This week, things will be quiet in the Espenshade house as my kids have headed off to Tunkhannock for a week with the Shupp grandparents topped off with a weekend trip to the Pennsylvania State Grange Family Festival at the Centre County Grange Fairgrounds.
With the boys gone, I find myself in a strange situation – no babysitter runs, a house that stays clean and my beagle happy for a break.
Although the weather forecast predicts a heat wave for the rest of the week, I will be spending my spare time tackling the disaster that is called my garden.
Don’t get me wrong, I start out the year with the best of intensions. I promise myself that this year will be different. I will manage to grow great produce minus a great weed crop.
However, as travel demands eat away at my weekends, it seems my garden goes from tidy to weed infested in the blink of an eye, leaving me wishing for the creation of Roundup-Ready vegetable plants as I take on the overwhelming task of searching out my poor vegetables among the weeds.
My husband shakes his head at my gardening mission. For the past decade it has been the same – I tell him before he turns the garden with the disk, “This year is going to be different, the boys will be able to help me.”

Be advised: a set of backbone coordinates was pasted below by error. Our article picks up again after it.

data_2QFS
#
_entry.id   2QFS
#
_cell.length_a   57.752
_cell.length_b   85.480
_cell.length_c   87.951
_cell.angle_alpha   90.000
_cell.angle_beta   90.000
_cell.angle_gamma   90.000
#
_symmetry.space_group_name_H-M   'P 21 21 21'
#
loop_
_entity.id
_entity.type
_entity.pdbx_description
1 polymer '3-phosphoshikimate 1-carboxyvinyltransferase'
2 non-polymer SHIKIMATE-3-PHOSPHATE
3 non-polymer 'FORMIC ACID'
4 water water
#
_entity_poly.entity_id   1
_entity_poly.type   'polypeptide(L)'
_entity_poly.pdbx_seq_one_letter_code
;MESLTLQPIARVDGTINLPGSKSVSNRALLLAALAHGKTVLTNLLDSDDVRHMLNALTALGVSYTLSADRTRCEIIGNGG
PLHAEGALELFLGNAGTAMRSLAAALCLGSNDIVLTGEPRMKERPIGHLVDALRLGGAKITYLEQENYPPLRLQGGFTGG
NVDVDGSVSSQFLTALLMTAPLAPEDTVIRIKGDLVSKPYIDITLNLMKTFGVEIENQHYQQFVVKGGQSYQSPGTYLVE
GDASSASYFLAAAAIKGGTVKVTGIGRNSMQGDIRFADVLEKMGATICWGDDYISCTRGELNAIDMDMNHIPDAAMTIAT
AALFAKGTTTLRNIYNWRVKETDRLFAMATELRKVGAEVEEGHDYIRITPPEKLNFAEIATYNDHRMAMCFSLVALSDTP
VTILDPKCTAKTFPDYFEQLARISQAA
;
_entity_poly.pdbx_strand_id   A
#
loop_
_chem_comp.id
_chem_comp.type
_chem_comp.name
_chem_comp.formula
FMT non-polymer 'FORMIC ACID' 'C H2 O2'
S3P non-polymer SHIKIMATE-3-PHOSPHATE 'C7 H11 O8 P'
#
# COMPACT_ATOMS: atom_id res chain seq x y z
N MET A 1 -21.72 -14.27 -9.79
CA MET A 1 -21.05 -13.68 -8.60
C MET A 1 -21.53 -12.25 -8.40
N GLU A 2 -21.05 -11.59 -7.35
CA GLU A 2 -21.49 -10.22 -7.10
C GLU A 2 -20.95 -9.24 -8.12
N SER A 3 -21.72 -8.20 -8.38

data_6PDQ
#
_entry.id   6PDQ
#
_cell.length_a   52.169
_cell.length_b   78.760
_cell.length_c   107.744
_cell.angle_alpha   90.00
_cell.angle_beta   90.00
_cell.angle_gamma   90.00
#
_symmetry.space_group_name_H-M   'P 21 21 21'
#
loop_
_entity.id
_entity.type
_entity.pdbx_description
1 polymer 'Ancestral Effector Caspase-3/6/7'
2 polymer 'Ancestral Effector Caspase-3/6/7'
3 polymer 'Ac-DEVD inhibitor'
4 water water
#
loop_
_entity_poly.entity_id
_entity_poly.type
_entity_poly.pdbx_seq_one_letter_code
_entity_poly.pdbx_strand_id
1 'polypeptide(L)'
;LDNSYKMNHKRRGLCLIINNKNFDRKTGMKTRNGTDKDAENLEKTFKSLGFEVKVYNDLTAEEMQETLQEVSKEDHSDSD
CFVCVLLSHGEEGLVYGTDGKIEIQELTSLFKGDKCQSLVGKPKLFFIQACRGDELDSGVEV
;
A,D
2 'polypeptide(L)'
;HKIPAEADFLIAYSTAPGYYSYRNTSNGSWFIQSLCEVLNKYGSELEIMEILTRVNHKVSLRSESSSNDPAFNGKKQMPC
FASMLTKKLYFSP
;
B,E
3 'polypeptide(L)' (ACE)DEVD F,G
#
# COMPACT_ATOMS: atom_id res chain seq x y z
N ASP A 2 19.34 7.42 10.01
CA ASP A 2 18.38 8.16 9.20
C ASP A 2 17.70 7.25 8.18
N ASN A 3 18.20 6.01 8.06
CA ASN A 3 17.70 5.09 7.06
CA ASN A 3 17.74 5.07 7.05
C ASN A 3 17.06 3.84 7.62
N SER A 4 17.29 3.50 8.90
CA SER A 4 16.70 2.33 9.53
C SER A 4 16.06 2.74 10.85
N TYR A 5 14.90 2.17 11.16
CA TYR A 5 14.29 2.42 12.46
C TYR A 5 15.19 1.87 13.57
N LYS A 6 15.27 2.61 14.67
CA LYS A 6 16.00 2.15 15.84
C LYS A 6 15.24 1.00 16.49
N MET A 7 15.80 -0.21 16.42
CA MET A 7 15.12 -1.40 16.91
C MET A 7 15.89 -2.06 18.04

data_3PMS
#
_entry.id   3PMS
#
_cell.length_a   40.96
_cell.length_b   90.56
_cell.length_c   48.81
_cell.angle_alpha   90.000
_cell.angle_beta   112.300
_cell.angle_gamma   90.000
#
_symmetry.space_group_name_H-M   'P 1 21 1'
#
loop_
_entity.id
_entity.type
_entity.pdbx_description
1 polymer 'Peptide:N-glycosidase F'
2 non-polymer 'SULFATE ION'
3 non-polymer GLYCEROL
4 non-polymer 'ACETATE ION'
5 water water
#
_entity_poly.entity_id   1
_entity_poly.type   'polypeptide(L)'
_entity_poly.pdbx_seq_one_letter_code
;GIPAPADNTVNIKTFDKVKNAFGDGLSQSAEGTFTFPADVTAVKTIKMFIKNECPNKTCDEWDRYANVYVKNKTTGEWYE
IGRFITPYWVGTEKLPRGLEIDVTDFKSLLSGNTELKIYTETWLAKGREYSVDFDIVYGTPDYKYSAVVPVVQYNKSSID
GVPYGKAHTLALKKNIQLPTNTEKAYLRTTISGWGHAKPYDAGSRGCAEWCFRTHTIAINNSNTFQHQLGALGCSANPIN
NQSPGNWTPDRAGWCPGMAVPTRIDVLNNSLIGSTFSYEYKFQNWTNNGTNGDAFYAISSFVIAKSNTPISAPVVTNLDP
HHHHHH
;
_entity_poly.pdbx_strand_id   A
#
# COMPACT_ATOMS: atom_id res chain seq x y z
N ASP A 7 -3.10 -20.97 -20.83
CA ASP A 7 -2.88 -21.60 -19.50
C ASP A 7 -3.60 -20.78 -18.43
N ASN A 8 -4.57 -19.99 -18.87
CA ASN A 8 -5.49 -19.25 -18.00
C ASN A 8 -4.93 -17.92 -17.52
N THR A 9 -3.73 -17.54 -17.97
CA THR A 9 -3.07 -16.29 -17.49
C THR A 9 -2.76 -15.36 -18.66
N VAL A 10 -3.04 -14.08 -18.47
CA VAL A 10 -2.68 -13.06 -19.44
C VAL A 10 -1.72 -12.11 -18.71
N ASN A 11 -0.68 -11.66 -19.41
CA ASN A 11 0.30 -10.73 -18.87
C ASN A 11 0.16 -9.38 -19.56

And while he says nothing, I know he’s thinking that he will believe it when he sees it. Every once and a while he does ask why do I try every year, because honestly, finding the time to keep up with the garden is hard.
Yet, while my garden is not very nice-looking, the produce is pretty good. Peas were a success. Squashes and zucchinis have been coming off for the past week. And my youngest son uncovered the first round of cherry tomatoes last Wednesday. My peppers are looking good. And as for the watermelon and cantaloupes, that has yet to be decided.
Though my garden is not as nice as the produce farm next door, I figure it is not what it looks like, but how good the vegetables taste that really matters. Next year, I will work harder on weed control.
-- Charlene M. Shupp Espenshade, special sections editor
Editor’s note: This is a recipe I picked up from the Mid-Atlantic Dairy Association. It’s a hit with the family and a great way to use zucchini and squash.
Easy Italian Pasta Bake
3 cups penne pasta, cooked, drained
1 jar (27 1/2 oz.) light tomato sauce
1 package (8 oz.) 2 percent milk shredded Mozzarella cheese
2 cups thinly sliced mushrooms (optional)
2 cups yellow squash, sliced and halved
2 cups zucchini, sliced and halved
In large bowl, mix pasta, sauce, 1 cup of cheese and vegetables. Spoon into 13 x 9-inch baking dish; sprinkle with remaining cheese. Bake at 375° F for 20 to 25 minutes or until thoroughly heated.